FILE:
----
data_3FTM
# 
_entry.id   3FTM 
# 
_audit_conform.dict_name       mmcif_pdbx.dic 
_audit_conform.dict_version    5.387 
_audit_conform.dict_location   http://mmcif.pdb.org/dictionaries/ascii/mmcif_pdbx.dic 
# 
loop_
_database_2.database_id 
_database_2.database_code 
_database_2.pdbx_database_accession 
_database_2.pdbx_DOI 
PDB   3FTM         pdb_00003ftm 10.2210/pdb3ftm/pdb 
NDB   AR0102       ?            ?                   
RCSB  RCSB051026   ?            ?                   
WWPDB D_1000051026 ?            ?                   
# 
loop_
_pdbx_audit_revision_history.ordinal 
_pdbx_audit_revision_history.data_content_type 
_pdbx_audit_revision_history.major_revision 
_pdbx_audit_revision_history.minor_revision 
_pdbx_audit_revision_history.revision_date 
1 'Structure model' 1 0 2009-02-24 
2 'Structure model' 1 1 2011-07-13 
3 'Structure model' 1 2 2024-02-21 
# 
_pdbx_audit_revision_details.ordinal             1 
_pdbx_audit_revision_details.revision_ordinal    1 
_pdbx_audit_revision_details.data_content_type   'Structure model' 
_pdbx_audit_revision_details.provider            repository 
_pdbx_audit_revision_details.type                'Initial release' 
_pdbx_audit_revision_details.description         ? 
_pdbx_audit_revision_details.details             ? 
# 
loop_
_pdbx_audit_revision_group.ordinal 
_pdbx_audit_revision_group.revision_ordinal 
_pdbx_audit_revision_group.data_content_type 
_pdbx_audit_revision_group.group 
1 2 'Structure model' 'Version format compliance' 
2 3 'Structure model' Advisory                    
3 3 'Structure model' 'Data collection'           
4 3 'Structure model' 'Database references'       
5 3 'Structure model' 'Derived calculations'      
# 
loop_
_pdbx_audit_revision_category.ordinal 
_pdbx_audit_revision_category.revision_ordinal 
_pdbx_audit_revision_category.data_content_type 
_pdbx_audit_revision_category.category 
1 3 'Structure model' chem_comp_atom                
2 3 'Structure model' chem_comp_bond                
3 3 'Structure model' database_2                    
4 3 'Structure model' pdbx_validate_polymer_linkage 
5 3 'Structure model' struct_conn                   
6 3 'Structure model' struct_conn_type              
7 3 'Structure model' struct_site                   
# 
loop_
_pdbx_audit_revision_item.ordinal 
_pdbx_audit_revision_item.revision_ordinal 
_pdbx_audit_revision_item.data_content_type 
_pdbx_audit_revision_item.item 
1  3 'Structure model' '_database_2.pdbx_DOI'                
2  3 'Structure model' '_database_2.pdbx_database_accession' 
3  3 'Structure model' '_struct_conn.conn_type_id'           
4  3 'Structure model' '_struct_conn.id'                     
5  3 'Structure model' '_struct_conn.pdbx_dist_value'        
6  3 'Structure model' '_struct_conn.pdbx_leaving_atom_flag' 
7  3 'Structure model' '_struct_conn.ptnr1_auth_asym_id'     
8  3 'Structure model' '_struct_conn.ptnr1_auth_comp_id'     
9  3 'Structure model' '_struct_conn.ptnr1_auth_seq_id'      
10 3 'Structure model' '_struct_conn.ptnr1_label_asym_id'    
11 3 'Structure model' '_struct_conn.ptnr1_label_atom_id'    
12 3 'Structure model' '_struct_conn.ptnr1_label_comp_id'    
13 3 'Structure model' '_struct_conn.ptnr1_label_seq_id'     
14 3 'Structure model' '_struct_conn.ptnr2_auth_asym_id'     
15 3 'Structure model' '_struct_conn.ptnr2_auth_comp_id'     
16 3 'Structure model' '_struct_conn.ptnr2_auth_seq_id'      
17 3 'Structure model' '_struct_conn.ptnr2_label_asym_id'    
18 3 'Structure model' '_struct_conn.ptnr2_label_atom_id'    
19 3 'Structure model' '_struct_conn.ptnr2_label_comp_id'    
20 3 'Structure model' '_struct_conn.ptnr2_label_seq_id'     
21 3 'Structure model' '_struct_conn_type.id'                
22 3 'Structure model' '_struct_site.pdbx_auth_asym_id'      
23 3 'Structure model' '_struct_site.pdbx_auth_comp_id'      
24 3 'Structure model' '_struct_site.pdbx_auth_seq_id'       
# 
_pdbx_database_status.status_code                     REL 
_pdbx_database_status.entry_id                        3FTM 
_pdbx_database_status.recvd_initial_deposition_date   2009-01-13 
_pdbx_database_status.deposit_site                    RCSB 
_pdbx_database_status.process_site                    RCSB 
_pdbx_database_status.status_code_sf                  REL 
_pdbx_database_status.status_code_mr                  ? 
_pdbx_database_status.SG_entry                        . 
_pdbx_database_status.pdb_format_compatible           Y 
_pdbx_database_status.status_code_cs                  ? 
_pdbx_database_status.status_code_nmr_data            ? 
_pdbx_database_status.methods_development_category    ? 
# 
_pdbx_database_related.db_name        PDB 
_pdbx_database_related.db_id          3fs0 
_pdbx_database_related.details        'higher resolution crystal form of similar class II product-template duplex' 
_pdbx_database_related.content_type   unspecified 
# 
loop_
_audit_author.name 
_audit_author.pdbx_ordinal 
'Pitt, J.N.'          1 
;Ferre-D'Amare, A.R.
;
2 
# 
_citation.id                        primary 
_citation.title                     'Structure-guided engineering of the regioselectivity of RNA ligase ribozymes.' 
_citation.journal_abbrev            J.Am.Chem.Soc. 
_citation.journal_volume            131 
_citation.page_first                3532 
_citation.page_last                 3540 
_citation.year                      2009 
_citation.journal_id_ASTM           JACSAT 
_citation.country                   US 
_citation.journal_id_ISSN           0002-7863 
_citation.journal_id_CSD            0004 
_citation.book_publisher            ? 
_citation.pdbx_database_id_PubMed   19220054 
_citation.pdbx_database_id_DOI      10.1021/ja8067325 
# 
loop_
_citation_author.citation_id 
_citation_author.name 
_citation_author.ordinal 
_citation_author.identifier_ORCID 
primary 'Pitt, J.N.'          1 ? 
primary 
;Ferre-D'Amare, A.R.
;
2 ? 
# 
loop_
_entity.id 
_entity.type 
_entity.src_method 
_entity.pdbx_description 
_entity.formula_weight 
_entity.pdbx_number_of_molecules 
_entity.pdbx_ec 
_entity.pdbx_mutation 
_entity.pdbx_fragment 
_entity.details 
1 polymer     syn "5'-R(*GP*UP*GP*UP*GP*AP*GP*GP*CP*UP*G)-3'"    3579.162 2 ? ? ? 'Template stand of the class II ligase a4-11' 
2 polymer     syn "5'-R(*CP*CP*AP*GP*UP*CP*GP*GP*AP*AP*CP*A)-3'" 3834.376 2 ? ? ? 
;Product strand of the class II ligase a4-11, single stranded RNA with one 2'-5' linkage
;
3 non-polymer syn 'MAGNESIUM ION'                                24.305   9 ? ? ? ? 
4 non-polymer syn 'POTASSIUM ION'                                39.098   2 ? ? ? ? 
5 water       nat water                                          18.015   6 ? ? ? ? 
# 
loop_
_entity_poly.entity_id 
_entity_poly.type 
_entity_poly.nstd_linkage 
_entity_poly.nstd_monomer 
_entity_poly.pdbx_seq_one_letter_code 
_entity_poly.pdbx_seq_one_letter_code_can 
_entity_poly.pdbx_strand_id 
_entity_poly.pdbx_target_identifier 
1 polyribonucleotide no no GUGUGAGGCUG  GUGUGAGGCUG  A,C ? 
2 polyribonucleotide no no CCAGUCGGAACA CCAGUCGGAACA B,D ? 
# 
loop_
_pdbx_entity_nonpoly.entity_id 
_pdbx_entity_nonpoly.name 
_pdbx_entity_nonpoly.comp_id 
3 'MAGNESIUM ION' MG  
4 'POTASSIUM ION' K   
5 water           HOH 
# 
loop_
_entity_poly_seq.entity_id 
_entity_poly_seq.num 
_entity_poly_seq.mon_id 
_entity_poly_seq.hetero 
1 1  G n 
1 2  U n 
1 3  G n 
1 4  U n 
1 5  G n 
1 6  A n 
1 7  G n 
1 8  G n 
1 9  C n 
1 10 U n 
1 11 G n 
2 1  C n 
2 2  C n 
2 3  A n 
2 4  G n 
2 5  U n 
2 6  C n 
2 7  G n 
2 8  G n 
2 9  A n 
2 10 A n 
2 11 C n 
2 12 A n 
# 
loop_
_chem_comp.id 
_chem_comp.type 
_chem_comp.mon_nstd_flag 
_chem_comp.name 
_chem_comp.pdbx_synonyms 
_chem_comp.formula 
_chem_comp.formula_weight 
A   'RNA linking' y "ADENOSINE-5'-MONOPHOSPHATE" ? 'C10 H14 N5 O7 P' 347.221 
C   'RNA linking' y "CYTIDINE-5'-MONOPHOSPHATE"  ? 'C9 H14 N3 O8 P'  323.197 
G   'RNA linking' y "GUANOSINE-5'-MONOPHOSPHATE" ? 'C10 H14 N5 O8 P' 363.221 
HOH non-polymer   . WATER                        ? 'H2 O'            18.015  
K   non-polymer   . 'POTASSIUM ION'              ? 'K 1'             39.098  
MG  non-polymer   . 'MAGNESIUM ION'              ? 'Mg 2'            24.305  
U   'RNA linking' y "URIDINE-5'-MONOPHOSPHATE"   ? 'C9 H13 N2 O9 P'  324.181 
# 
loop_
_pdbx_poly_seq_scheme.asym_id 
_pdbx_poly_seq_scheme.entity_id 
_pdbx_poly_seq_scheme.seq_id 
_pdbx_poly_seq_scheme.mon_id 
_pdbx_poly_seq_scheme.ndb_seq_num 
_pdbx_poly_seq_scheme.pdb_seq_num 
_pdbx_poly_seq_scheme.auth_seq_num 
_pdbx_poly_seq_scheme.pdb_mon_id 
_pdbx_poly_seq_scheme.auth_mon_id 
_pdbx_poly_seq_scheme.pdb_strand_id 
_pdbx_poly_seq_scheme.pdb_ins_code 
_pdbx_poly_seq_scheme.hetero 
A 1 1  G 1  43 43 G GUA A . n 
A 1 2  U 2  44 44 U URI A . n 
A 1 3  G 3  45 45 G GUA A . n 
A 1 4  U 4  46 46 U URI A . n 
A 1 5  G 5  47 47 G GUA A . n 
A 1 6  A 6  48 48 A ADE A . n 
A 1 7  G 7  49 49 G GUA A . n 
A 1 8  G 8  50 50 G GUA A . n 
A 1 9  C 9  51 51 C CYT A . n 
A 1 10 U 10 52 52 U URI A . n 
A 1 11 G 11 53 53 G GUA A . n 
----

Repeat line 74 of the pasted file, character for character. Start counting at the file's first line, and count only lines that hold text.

9  3 'Structure model' '_struct_conn.ptnr1_auth_seq_id'      